$\def\bbA{\mathbb{A}} \def\spec{\operatorname{Spec}} \def\sO{\mathcal{O}} \def\sA{\mathcal{A}}$Let $k$ be a non-algebraically closed field. Let $X=V(I)\subset\bbA^n_k$ be a classical affine variety (where $I\subset k[x_1,\dots,x_n]$ is an ideal), which is naturally a locally ringed space over $\spec k$ when equipped with the sheaf of regular functions. Denote $\sA(X)=k[x_1,\dots,x_n]/I(X)$ to the $k$-algebra of polynomial functions on $X$. Then we have a containment $$ \tag{1}\label{1} \sA(X)\subset\Gamma(X,\sO_X) $$ which in general is not an equality (for instance, consider $k=\mathbb{R}$, $X$ the real affine line and $\frac{1}{1+x^2}\in\Gamma(X,\sO_X)$). Suppose now that we have another classical affine variety $Y=V(J)\subset\bbA^m_k$ and an isomorphism $\varphi:X\to Y$ of locally ringed spaces over $\spec k$. We then get an induced isomorphism $\varphi^*:\Gamma(Y,\sO_Y)\to\Gamma(X,\sO_X)$ of $k$-algebras, given by precomposition by $\varphi$.

I have two questions:

  1. Does it hold $\varphi^*(\sA(Y))\subset\sA(X)$?

  2. If 1 is false in general, can we always find some isomorphism $\psi:X\to Y$ such that $\psi^*(\sA(Y))\subset\sA(X)$?

(Note that if $k$ were algebraically closed, then 1 holds, for \eqref{1} is an equality on this case.)

I am trying to produce a counterexample for 1 given by some automorphism of the real affine. I am thinking on a map of the form \begin{align*} \rho:\mathbb{R}&\to\mathbb{R}\\ a&\mapsto\frac{f(a)}{1+a^2}, \end{align*} where $f(x)\in\mathbb{R}[x]$. However, I don't know if we can find $f$ so that $\rho$ is bijective and $\rho^{-1}$ is given by a quotient of polynomials.

Put in other words, this post is asking: is the $k$-algebra of polynomials functions $\sA(X)\subset\Gamma(X,\sO_X)$ an invariant of $X$ as a classical affine algebraic variety? (I guess this question is relevant in the field of real algebraic geometry, for instance.)

EDIT: E. Wofsey's counterexample implies that the answer is no.

  • 1
    $\begingroup$ Why would you want to do this? Doing algebraic geometry with "classical" varieties over non-algebraically-closed fields was something we largely stopped doing for a reason. $\endgroup$
    – KReiser
    Commented Jul 31, 2023 at 20:38
  • $\begingroup$ @KReiser Short answer: for fun, what else? xD. Short and more serious answer: I said that such a question might be interesting in the realm of real algebraic geometry. Long answer: After realizing one can construct $F$ here for the schematic varieties with dense rational points, now I am trying to show fully faithfulness of $F$. I can show it in the affine case. In the general case, one takes an classical affine cover and has to glue the schematized affine pieces. To make the gluing possible, I think reduced the problem to what I asked here. $\endgroup$ Commented Jul 31, 2023 at 22:02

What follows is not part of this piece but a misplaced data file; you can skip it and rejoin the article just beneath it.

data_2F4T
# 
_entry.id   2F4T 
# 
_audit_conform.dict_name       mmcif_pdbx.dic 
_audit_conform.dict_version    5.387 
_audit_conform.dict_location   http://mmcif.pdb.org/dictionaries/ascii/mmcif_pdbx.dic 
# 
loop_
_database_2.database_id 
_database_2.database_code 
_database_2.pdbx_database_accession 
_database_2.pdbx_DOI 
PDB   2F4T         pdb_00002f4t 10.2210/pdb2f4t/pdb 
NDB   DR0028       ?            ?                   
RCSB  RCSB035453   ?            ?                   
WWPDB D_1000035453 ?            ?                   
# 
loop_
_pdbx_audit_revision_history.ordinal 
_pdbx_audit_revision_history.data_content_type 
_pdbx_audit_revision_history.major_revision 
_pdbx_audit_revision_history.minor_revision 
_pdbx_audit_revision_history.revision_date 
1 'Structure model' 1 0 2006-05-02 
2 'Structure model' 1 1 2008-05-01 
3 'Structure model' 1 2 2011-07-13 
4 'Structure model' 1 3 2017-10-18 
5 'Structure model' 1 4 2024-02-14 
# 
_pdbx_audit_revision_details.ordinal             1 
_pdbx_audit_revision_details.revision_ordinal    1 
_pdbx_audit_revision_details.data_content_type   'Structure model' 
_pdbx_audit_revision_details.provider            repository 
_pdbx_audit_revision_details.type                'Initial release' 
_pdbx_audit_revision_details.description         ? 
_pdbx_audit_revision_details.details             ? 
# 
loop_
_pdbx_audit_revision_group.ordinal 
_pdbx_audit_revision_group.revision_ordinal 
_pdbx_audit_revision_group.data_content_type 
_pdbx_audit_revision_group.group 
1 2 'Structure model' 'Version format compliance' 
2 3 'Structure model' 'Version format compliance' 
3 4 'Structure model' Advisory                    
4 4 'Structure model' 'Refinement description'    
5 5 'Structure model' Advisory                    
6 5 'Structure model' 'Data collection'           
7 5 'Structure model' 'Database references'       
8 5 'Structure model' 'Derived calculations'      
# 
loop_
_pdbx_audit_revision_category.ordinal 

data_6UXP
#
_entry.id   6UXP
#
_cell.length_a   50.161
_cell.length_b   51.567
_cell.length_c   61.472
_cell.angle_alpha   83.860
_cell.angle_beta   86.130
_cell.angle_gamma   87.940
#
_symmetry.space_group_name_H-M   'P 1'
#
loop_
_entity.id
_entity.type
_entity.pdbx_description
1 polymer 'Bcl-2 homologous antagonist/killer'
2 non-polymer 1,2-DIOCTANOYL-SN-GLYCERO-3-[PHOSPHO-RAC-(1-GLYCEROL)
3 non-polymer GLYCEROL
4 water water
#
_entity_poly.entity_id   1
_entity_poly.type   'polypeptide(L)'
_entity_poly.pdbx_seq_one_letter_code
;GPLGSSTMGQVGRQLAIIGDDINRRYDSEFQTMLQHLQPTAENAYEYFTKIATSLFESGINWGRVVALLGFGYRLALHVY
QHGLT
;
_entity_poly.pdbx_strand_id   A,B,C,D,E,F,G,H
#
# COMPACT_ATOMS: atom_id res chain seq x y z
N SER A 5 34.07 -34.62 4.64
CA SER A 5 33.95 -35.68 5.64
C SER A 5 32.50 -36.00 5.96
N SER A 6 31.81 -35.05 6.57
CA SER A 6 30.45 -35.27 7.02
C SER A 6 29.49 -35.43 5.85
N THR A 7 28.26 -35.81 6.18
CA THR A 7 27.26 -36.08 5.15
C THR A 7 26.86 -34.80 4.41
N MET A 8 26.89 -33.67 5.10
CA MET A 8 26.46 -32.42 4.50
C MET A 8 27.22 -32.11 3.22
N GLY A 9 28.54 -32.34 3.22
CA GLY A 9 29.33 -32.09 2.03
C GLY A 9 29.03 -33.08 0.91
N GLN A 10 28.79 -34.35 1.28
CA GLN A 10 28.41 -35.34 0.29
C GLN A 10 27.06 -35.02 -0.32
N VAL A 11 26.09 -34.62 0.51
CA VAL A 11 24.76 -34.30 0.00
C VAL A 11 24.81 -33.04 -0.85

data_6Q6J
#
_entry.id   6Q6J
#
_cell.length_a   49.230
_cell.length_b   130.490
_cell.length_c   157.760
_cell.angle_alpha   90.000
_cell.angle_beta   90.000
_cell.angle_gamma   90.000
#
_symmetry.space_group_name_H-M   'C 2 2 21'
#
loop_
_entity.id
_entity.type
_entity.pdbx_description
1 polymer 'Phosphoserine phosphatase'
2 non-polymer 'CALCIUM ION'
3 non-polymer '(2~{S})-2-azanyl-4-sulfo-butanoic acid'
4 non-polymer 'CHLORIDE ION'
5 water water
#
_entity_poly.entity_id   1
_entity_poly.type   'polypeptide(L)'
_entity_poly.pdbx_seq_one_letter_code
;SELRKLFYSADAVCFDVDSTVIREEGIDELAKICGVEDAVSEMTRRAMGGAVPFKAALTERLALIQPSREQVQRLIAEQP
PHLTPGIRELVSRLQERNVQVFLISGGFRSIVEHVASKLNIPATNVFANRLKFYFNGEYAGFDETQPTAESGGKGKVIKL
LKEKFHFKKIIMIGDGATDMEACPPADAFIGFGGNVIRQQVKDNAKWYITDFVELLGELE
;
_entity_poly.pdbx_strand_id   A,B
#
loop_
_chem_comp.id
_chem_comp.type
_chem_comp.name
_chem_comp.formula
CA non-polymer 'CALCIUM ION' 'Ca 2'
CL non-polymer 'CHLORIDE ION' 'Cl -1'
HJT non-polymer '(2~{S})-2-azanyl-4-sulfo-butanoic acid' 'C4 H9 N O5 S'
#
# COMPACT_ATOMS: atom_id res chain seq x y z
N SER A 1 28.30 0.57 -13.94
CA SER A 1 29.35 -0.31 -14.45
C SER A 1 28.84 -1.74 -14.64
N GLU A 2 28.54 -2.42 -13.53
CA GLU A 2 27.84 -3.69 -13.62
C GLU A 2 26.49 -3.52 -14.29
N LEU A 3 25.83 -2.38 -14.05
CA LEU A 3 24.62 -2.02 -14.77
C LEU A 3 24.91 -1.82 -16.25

• $\begingroup$ Do you assume that $I=I(X)$ as well? (So, $I$ is not just an ideal that cuts out $X$ but is the largest such ideal?) Without that, the natural map $\mathcal{A}(X)\to\Gamma(X,\mathcal{O}_X)$ need not be injective (for instance, $X$ could be empty!). $\endgroup$ Commented Jul 31, 2023 at 23:00
  • $\begingroup$ @EricWofsey Yes, when I write $\mathcal{A}(X):=k[x_1,\dots,x_n]/I(X)$, with “$I(X)$” I mean the ideal of polynomials that valuate identically zero in all of $X$. Thank you very much for your answer, by the way ^^ $\endgroup$ Commented Aug 1, 2023 at 7:21

1 Answer 1


Consider, for instance, $X=\mathbb{A}^1$ and $Y=V(y(1+x^2)-1)\subset\mathbb{A}^2$ over $\mathbb{R}$. Then there is an isomorphism $\varphi:X\to Y$ given by $\varphi(x)=(x,(1+x^2)^{-1})$ whose inverse is just the first projection. This does not map $y\in\mathcal{A}(Y)$ to an element of $\mathcal{A}(X)$, and indeed $\mathcal{A}(Y)=\mathbb{R}[x,(1+x^2)^{-1}]$ does not embed into $\mathbb{R}[x]$ at all (since there are no nonconstant units in $\mathbb{R}[x]$).

More generally, given any $X$ and elements $f_1,\dots,f_n\in\Gamma(X,\mathcal{O}_X)$, the graph of $(f_1,\dots,f_n):X\to\mathbb{A}^n$ is a variety $Y$ that is isomorphic to $X$ but which has $f_1,\dots,f_n$ in $\mathcal{A}(Y)$.

  • $\begingroup$ In this situation, I know how to show that $I(X)=(0)$ (so that $\mathcal{A}(X)=\mathbb{R}[x]$), but how does one show $I(Y)=(y(1+x^2)-1)$? $\endgroup$ Commented Aug 1, 2023 at 7:29
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    $\begingroup$ $Y$ is dense in the closed subscheme of $\operatorname{Spec}\mathbb{R}[x,y]$ defined by $y(1+x^2)-1$ (since $Y$ is infinite and that subscheme is an irreducible curve). So, any polynomial that vanishes on $Y$ must vanish on that whole subscheme and thus be in the ideal generated by $y(1+x^2)-1$. $\endgroup$ Commented Aug 1, 2023 at 13:11

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